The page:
Ontario Waterway Cruises, www.ontariowaterwaycruises.com, operates three cruises on the Kawartha Voyageur from mid-May to mid-October. There is no TV aboard, but there are good Wi-Fi and cell reception throughout the cruise. There is an elevator only between the lower and middle deck, making neither the vessel nor the cabins wheel-chair friendly. However, there is one cabin to accommodate a person with a walker. Consideration is given for dietary needs like diabetes and allergies, but the ability to modify the set menu for anyone with other restricted diets is quite limited. It is best to discuss with the OWC office any dietary restriction prior to booking. Children under 13 are not permitted.
Trent-Severn Waterway National Historic Site: www.pc.gc.ca/eng/lhn-nhs/on/trentsevern/index.aspx
Peterborough and the Kawarthas Tourism: http://thekawarthas.ca/
The Great Waterway of South Eastern Ontario: www.thegreatwaterway.com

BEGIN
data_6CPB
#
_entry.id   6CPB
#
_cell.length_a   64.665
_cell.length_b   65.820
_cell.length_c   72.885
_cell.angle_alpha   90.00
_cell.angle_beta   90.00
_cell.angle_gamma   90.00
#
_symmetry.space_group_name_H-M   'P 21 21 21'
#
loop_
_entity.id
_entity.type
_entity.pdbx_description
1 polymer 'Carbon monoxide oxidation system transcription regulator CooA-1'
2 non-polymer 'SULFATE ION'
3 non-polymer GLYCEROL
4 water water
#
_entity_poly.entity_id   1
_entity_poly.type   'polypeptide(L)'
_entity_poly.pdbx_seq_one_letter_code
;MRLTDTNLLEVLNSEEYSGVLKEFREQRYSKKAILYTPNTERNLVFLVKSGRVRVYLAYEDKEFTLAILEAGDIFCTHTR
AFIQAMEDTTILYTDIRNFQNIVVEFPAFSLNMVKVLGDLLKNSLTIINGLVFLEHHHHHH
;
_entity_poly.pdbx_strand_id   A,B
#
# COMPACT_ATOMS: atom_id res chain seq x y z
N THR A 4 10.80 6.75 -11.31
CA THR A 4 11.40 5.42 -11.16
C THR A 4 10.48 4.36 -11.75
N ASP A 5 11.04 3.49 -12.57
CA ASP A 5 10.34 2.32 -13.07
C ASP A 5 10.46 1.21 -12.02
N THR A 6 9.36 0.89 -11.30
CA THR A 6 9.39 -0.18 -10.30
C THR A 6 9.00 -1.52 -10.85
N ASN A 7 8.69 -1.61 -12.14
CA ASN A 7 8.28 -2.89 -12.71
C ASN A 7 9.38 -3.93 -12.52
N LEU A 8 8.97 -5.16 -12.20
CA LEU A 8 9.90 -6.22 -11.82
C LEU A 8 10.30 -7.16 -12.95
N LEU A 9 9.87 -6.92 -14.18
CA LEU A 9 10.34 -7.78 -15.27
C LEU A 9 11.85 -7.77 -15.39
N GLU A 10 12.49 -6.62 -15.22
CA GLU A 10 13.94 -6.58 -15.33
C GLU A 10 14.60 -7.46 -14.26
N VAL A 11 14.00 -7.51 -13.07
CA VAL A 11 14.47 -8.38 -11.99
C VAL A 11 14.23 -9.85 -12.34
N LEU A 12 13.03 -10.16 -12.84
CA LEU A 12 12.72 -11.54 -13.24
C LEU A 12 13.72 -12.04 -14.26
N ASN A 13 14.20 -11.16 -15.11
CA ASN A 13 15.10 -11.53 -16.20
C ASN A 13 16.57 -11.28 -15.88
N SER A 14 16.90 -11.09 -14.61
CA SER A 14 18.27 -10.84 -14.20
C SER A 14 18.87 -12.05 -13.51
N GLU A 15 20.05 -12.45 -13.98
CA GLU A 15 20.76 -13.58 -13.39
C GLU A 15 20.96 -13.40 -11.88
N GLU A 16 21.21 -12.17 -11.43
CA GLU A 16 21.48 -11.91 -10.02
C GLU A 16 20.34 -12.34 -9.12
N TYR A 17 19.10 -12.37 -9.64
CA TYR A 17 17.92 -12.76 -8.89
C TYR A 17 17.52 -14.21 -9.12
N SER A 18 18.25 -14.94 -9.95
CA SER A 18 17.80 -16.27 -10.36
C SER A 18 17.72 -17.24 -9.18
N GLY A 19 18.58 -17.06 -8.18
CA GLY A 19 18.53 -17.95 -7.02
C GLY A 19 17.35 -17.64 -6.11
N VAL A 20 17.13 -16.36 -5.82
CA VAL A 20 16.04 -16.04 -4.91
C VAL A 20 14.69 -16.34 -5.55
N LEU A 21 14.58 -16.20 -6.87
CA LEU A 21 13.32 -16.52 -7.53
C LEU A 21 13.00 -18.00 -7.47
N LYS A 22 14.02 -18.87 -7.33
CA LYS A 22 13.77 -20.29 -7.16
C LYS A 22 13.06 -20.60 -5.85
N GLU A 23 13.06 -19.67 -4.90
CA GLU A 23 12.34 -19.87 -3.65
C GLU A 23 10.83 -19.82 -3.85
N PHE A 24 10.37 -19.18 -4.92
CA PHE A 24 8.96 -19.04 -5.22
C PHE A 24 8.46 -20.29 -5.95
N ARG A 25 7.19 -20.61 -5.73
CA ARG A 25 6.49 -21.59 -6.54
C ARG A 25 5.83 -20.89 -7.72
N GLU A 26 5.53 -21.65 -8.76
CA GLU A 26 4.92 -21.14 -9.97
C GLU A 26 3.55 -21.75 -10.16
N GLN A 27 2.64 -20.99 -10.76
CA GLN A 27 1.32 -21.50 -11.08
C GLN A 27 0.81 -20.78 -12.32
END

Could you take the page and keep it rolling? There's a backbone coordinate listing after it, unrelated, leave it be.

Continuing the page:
Tourism Kingston: www.tourism.kingstoncanada.com
Tourism Ontario: www.ontariotravel.net
Caption: The Kawartha Voyageur is made of steel with an overall length of 120 feet, designed specifically for the locks and bridges on the waterways of Southern Ontario. Bob Brown CGS Imaging
Julie H. Ferguson is an addicted travel writer and photographer, and the author of twenty-four books, four of which are about Canadian history and nine are photo portfolios. Julie never leaves home without her cameras and voice recorder, always looking for the color and sounds that captivate readers everywhere. Julie’s websites are www.beaconlit.com and www.stampsinmypassport.blogspot.com.
Enjoy other articles by Julie Ferguson in our Travel Article Library collection: An Eagle-Watching Festival in British Columbia, and A Self-Driving Tour of Southern France to Discover the Provence of Cezanne and Picasso.